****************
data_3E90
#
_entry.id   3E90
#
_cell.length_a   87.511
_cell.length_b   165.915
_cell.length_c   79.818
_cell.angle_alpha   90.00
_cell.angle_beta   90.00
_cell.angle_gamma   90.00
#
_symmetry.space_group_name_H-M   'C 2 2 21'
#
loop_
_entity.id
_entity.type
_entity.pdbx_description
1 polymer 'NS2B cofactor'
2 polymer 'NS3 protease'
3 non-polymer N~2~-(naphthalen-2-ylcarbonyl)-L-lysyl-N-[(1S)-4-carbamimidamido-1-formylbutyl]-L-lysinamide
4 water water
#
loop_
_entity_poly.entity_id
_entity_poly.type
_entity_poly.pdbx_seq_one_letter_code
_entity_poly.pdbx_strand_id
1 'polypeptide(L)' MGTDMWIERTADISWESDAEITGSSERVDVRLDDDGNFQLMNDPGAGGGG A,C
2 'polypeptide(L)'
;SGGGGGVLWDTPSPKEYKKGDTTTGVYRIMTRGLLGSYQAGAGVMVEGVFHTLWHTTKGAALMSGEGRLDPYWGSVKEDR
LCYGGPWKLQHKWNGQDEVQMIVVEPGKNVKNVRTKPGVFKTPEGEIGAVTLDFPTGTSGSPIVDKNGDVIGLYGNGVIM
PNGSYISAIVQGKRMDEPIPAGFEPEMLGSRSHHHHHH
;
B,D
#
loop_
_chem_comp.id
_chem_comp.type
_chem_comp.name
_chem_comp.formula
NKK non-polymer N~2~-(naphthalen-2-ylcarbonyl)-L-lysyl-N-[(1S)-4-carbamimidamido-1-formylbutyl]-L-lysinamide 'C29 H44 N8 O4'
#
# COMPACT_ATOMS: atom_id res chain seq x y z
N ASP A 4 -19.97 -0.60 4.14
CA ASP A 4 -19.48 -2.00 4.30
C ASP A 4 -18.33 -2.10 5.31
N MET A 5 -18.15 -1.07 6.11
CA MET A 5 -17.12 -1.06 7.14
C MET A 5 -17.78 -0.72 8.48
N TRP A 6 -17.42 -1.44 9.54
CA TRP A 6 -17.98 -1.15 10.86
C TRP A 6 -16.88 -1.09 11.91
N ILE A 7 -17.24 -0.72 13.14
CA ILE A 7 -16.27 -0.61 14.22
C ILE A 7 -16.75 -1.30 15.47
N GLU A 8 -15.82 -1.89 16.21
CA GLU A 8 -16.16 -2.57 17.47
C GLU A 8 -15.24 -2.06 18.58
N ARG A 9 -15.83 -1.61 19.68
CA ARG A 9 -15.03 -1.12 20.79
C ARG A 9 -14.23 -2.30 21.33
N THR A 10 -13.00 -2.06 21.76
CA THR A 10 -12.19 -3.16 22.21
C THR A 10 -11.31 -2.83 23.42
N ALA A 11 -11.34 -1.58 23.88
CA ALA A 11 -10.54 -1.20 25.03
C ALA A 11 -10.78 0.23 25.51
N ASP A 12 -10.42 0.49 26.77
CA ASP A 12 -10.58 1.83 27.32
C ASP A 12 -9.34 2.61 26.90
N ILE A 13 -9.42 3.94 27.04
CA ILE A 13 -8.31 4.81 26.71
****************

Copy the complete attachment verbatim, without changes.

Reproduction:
data_3E90
#
_entry.id   3E90
#
_cell.length_a   87.511
_cell.length_b   165.915
_cell.length_c   79.818
_cell.angle_alpha   90.00
_cell.angle_beta   90.00
_cell.angle_gamma   90.00
#
_symmetry.space_group_name_H-M   'C 2 2 21'
#
loop_
_entity.id
_entity.type
_entity.pdbx_description
1 polymer 'NS2B cofactor'
2 polymer 'NS3 protease'
3 non-polymer N~2~-(naphthalen-2-ylcarbonyl)-L-lysyl-N-[(1S)-4-carbamimidamido-1-formylbutyl]-L-lysinamide
4 water water
#
loop_
_entity_poly.entity_id
_entity_poly.type
_entity_poly.pdbx_seq_one_letter_code
_entity_poly.pdbx_strand_id
1 'polypeptide(L)' MGTDMWIERTADISWESDAEITGSSERVDVRLDDDGNFQLMNDPGAGGGG A,C
2 'polypeptide(L)'
;SGGGGGVLWDTPSPKEYKKGDTTTGVYRIMTRGLLGSYQAGAGVMVEGVFHTLWHTTKGAALMSGEGRLDPYWGSVKEDR
LCYGGPWKLQHKWNGQDEVQMIVVEPGKNVKNVRTKPGVFKTPEGEIGAVTLDFPTGTSGSPIVDKNGDVIGLYGNGVIM
PNGSYISAIVQGKRMDEPIPAGFEPEMLGSRSHHHHHH
;
B,D
#
loop_
_chem_comp.id
_chem_comp.type
_chem_comp.name
_chem_comp.formula
NKK non-polymer N~2~-(naphthalen-2-ylcarbonyl)-L-lysyl-N-[(1S)-4-carbamimidamido-1-formylbutyl]-L-lysinamide 'C29 H44 N8 O4'
#
# COMPACT_ATOMS: atom_id res chain seq x y z
N ASP A 4 -19.97 -0.60 4.14
CA ASP A 4 -19.48 -2.00 4.30
C ASP A 4 -18.33 -2.10 5.31
N MET A 5 -18.15 -1.07 6.11
CA MET A 5 -17.12 -1.06 7.14
C MET A 5 -17.78 -0.72 8.48
N TRP A 6 -17.42 -1.44 9.54
CA TRP A 6 -17.98 -1.15 10.86
C TRP A 6 -16.88 -1.09 11.91
N ILE A 7 -17.24 -0.72 13.14
CA ILE A 7 -16.27 -0.61 14.22
C ILE A 7 -16.75 -1.30 15.47
N GLU A 8 -15.82 -1.89 16.21
CA GLU A 8 -16.16 -2.57 17.47
C GLU A 8 -15.24 -2.06 18.58
N ARG A 9 -15.83 -1.61 19.68
CA ARG A 9 -15.03 -1.12 20.79
C ARG A 9 -14.23 -2.30 21.33
N THR A 10 -13.00 -2.06 21.76
CA THR A 10 -12.19 -3.16 22.21
C THR A 10 -11.31 -2.83 23.42
N ALA A 11 -11.34 -1.58 23.88
CA ALA A 11 -10.54 -1.20 25.03
C ALA A 11 -10.78 0.23 25.51
N ASP A 12 -10.42 0.49 26.77
CA ASP A 12 -10.58 1.83 27.32
C ASP A 12 -9.34 2.61 26.90
N ILE A 13 -9.42 3.94 27.04
CA ILE A 13 -8.31 4.81 26.71